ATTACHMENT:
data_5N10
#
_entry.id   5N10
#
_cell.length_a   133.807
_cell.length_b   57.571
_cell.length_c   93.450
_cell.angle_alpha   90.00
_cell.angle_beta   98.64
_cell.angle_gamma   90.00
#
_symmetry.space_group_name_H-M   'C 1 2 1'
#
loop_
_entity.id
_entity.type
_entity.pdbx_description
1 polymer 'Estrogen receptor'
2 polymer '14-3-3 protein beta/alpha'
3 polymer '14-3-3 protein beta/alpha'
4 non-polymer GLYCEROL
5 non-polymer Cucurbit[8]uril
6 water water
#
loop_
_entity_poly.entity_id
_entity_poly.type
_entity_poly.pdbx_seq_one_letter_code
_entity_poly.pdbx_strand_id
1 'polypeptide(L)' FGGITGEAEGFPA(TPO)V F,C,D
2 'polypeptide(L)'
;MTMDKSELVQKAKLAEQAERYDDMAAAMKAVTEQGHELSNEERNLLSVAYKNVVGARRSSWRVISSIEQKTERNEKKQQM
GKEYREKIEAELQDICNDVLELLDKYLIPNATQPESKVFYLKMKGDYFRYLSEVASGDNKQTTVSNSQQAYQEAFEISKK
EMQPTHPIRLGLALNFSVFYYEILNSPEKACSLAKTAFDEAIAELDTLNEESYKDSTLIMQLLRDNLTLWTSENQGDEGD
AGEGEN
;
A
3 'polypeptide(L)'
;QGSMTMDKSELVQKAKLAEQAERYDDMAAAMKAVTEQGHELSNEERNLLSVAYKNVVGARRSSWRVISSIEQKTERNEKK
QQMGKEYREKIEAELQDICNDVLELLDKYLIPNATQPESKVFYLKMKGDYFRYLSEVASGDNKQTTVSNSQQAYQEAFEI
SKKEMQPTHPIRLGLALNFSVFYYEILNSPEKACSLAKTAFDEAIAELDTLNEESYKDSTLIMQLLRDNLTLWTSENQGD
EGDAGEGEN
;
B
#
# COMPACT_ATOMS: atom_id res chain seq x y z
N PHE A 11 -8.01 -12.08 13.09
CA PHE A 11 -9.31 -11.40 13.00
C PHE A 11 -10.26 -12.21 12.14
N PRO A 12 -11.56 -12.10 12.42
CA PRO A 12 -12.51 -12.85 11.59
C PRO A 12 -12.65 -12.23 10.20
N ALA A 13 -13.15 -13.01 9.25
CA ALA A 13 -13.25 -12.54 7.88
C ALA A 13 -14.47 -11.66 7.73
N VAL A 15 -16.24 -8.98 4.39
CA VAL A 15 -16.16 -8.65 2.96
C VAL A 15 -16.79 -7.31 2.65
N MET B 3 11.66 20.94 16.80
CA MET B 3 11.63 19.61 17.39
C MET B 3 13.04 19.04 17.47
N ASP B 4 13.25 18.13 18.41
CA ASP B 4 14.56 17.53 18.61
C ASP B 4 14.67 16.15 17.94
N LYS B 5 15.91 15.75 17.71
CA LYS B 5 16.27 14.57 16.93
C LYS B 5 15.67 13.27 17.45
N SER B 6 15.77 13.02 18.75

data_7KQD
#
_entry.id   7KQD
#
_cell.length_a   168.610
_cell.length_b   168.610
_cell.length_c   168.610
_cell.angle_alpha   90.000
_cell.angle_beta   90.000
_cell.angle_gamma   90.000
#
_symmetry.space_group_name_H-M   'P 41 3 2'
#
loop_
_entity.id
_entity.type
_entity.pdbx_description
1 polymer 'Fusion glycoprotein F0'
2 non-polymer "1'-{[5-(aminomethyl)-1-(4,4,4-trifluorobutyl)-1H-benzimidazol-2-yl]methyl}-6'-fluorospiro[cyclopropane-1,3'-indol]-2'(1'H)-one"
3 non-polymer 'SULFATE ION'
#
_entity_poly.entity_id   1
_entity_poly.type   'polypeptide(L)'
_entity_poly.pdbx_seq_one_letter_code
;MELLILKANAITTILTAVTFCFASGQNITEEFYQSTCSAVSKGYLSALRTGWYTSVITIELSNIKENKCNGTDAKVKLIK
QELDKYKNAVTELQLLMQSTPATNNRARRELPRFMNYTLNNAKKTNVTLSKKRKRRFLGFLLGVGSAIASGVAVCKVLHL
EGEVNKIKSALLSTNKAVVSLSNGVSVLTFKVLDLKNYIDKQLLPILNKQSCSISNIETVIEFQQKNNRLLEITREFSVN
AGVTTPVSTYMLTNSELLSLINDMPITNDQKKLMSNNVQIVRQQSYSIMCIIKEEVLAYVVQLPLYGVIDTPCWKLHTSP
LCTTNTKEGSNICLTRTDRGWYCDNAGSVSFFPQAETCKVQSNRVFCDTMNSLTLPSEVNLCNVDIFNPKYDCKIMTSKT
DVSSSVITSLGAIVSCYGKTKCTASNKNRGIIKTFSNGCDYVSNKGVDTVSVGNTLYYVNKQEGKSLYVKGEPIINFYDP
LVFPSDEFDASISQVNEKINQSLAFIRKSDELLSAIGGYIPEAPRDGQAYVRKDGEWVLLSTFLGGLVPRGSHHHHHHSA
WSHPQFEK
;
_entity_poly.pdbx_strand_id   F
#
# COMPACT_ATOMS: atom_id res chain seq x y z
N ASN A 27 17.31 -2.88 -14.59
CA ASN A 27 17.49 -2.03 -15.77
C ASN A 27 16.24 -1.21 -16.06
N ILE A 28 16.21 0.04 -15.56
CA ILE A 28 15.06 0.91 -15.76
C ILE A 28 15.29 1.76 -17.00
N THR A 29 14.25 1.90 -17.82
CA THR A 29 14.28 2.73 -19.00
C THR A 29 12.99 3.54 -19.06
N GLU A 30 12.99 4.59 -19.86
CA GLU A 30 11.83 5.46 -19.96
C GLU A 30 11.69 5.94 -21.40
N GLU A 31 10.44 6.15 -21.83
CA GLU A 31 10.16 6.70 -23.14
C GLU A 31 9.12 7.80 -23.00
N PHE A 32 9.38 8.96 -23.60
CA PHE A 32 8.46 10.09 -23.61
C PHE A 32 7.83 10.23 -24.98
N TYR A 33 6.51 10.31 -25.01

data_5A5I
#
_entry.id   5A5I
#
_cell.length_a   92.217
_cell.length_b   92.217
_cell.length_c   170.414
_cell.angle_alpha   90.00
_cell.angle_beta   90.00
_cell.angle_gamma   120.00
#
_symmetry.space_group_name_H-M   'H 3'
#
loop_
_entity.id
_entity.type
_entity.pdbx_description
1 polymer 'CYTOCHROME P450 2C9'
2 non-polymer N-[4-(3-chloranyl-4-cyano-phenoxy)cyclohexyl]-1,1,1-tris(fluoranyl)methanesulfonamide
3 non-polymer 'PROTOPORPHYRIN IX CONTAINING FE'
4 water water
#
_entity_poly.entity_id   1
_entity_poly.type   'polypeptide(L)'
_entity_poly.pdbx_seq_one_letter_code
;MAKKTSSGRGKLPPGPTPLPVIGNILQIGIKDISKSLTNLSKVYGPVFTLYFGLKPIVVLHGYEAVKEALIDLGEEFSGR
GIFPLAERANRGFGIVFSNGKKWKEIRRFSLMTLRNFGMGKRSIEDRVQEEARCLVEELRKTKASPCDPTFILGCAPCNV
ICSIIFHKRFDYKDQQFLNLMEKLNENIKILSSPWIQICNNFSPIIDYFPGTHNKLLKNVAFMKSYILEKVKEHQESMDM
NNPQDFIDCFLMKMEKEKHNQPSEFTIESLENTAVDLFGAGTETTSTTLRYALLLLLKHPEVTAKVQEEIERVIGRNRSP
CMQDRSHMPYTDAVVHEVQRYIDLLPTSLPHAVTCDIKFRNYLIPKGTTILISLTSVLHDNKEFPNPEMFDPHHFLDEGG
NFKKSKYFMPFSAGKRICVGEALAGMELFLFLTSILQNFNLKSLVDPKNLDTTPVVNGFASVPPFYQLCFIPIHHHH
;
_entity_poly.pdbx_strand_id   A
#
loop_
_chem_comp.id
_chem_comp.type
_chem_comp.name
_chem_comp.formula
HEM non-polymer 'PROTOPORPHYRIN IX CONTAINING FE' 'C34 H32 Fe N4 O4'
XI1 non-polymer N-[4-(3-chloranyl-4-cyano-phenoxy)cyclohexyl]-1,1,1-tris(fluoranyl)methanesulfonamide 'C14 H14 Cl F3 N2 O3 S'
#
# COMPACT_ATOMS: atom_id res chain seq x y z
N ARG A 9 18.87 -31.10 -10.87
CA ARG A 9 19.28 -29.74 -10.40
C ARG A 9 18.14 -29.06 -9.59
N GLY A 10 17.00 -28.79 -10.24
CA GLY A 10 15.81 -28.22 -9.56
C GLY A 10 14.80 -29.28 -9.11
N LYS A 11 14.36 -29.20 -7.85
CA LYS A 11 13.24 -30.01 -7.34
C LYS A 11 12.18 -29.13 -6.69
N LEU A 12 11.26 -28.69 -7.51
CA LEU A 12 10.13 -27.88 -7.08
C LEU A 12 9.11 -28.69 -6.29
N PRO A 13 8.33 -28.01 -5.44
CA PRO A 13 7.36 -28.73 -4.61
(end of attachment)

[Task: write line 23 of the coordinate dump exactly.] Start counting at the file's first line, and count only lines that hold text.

6 water water